How do you make the AI for a tic tac toe game which isn't a 3x3 game but of unlimited size, and there it takes 5 in a row to win? Which algorithms to use?

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- 08-28-2001Unregisterednot 3x3 tic tac toe game AI
How do you make the AI for a tic tac toe game which isn't a 3x3 game but of unlimited size, and there it takes 5 in a row to win? Which algorithms to use?

- 08-28-2001Nick
You need to concentrate on where the points are.

This is gomoku right? - 08-28-2001TerranFury
How 'bout this: If you can win in 1 move, place a stone in the place that would make you win. If the other player can win in 1 move, put your stone in the place that would make him win. Otherwise, check each of your stones, and if there are 4 open spaces in a line of which that stone is a part, then add a stone somewhere in that line.

Pretty simple, but it shoudn't be too bad.

Or you could use a brute force approach: Given board size X * Y, and this configuration of pieces on the board, which moves have I had the best win-to-loss ratio with in the past? (it's "memory" is a file) Of equally ranked moves, choose one at random. By "training" this against an entirely random oponnent overnight, you should end up with a pretty good AI. And the longer it trains, the better it gets. - 08-28-2001Unregistered
Brute force is too large even on a 20x20 board.

This should show you how to build the ai

http://boardgames.about.com/gi/dynam...or/thesis.html - 08-28-2001TerranFury
A 20x20 board would be 3 ^ (20 * 20) = 3 ^ 400 = 7.05508e+190 states. And if each state has two bytes in a file, one representig wins, and the other representing loses, then that would be, assuming my equation parser is working correctly, 1.31411e+182 gigabytes.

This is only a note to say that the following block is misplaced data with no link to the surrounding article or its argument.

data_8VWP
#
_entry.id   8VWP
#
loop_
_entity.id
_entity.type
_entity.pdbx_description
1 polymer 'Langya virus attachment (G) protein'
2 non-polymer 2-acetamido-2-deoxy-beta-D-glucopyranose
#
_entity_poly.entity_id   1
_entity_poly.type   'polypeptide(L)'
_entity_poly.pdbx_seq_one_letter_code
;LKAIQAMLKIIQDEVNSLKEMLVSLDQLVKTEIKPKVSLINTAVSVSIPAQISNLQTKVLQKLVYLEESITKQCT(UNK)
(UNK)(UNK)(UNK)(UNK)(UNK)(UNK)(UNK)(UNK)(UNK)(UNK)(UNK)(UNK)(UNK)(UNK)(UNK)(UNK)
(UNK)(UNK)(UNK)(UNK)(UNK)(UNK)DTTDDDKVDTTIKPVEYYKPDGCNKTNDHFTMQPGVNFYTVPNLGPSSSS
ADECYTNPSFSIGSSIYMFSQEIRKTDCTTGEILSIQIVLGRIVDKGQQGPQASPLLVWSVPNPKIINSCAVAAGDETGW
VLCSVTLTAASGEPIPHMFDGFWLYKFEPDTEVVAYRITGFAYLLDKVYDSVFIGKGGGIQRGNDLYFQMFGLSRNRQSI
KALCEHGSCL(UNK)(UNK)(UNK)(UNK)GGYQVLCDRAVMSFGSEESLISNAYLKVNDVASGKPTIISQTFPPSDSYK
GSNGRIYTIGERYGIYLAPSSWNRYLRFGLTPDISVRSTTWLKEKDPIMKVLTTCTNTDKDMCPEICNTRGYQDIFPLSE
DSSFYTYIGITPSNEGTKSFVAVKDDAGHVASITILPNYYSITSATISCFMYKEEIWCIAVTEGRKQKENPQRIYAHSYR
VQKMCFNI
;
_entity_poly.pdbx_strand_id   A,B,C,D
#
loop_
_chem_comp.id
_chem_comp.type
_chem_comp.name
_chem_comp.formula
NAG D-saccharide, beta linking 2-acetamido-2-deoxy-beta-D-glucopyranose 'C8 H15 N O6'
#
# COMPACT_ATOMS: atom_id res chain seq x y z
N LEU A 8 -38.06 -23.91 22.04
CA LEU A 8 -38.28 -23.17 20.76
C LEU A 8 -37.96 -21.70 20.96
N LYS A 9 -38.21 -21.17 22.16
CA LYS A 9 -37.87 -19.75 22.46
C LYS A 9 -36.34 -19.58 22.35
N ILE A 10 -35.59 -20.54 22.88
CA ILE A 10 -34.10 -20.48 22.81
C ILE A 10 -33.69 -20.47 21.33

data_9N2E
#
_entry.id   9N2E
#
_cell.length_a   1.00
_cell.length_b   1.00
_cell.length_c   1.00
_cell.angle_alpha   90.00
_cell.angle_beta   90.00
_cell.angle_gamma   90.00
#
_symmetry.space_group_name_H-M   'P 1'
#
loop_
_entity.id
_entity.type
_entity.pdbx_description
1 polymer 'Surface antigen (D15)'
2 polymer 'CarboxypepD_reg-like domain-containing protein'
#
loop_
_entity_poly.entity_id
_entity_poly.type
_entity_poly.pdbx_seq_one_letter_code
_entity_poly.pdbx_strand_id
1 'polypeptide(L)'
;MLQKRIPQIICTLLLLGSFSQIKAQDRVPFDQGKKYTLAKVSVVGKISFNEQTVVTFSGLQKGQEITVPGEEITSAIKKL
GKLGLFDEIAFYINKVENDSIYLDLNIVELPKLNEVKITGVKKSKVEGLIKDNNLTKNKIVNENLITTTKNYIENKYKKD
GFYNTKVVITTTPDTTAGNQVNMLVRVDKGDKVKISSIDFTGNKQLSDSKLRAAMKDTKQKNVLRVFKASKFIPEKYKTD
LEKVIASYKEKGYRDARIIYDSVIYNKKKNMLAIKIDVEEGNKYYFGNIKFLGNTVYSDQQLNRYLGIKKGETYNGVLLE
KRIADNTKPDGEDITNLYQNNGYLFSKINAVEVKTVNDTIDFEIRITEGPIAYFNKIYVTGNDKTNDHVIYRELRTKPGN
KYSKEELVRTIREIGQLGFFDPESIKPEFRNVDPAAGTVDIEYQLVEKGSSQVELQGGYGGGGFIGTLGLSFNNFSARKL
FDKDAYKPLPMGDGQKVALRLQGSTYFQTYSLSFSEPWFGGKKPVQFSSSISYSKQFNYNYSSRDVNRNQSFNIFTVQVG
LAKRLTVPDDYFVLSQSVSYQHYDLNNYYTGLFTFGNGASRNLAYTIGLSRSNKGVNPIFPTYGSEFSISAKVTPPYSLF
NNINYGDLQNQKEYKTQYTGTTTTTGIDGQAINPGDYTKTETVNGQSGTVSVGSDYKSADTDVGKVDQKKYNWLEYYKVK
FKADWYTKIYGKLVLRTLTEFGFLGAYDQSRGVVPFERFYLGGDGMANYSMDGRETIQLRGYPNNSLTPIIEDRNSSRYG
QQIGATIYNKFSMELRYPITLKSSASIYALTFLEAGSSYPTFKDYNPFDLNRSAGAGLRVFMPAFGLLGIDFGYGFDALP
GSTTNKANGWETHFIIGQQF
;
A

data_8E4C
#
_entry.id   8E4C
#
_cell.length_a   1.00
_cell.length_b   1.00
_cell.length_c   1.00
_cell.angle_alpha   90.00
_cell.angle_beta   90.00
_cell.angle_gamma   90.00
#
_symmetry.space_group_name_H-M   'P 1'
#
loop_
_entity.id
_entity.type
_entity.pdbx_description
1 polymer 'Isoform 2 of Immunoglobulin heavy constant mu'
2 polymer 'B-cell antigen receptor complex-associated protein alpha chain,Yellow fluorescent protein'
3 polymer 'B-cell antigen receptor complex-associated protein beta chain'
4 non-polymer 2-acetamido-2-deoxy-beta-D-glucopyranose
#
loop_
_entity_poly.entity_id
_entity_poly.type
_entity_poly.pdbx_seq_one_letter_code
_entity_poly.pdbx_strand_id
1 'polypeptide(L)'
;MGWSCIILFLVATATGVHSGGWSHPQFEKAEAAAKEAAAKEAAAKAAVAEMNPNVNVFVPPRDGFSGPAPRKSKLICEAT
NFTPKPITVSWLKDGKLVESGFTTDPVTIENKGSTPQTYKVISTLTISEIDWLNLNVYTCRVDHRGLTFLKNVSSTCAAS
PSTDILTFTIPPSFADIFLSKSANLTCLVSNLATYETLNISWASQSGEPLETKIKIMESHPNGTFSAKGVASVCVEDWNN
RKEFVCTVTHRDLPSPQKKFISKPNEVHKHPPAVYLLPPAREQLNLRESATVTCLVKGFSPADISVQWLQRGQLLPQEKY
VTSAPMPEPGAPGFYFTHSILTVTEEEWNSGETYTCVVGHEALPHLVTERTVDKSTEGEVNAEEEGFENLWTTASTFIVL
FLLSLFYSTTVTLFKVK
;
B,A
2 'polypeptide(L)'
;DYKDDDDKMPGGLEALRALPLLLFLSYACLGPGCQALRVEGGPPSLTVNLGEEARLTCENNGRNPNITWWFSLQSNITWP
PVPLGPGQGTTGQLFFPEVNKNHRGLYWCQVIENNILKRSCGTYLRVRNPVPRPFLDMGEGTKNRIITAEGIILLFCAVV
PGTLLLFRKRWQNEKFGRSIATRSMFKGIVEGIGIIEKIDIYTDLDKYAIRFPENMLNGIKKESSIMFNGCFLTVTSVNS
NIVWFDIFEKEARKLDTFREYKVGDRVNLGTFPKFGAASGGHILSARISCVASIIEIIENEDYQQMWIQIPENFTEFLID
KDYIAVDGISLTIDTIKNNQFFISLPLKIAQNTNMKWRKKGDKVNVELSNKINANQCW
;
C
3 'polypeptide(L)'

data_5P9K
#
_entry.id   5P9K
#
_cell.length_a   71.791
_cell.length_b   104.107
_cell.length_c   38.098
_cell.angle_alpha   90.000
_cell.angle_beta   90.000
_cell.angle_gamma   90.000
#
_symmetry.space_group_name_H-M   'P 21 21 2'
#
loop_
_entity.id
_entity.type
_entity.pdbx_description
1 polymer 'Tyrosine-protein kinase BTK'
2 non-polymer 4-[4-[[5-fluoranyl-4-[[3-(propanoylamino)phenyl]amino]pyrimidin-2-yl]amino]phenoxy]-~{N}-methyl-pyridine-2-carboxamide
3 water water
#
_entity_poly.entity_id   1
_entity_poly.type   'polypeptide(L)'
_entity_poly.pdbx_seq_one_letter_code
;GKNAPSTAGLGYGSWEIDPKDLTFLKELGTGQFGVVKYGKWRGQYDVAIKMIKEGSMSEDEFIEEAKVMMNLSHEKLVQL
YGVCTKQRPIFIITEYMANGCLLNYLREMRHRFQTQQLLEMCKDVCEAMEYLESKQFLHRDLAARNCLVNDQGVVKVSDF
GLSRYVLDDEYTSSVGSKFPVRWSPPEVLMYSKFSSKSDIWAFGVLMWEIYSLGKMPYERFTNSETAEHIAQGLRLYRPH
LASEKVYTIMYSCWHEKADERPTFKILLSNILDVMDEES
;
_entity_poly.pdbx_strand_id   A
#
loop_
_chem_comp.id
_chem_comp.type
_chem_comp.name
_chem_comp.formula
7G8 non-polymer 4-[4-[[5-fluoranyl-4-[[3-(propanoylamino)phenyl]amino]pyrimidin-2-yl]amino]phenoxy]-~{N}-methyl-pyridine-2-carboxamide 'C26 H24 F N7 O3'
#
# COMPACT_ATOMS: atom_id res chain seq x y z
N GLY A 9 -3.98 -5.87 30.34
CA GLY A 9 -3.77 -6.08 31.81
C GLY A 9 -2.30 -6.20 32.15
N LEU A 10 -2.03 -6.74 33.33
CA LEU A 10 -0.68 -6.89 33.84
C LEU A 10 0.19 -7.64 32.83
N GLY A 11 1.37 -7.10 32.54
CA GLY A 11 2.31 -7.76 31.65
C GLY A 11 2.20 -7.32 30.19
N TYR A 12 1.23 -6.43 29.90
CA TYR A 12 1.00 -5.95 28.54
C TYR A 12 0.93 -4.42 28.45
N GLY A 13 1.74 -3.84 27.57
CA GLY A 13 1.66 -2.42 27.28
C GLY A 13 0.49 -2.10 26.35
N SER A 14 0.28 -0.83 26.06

A little too big, you're right! ;) - 08-28-2001Rycei got an idea..
I always figured you use a pick a random number for x, and a random number for y.

IE:

x = //random number between the x coords on your board

y = // random number between the y coords on your board

then just

if//if it is not one point from winning

{

// place x or y there

}

else

{

board[x][y] = // X or Y depending on whos turn

}

that might work, i think ym logic is at least right. - 08-28-2001TerranFury
I made a simple Tic Tac Toe program with a (bad) AI, and it will move into a winning position if it sees oine; otherwise it will block you from winning. And if neither of those is the case, then it moves randomly. It works against stupid people. But anybody who's any good at Tic Tac Toe is sure to beat it. So I was trying to think of something better.

- 08-28-2001TerranFury
You could probably think of it as a pathfinding problem, actually, where "Winning" is the destination, the current state is the start, and all board states that can be reached from a given state are "adjacent tiles."

- 08-28-2001Unregistered
I actually coded a gomoku game 20x20 tiles which used alpha beta. It could

see ahead 3 or so moves but that's not enough to play good. I lost the source code to it, it was pretty bad. The best way, besides reading http://boardgames.about.com/gi/dyna...tor/thesis.html (you will

probably have to download ghostscript and I think winzip compresses unix style .Z files) is to concentrate on the stones that are near to each other. You can narrow the possible moves perhaps to 20 instead of 400 and reconize force positions. - 08-29-2001Unregistered
Thanks, I've got to check that out. I've tested one whcih uses a good ai, which makes it almost impossible to win on the hardest level.

Yes, maybe alfa beta is a way to go.

Thanks!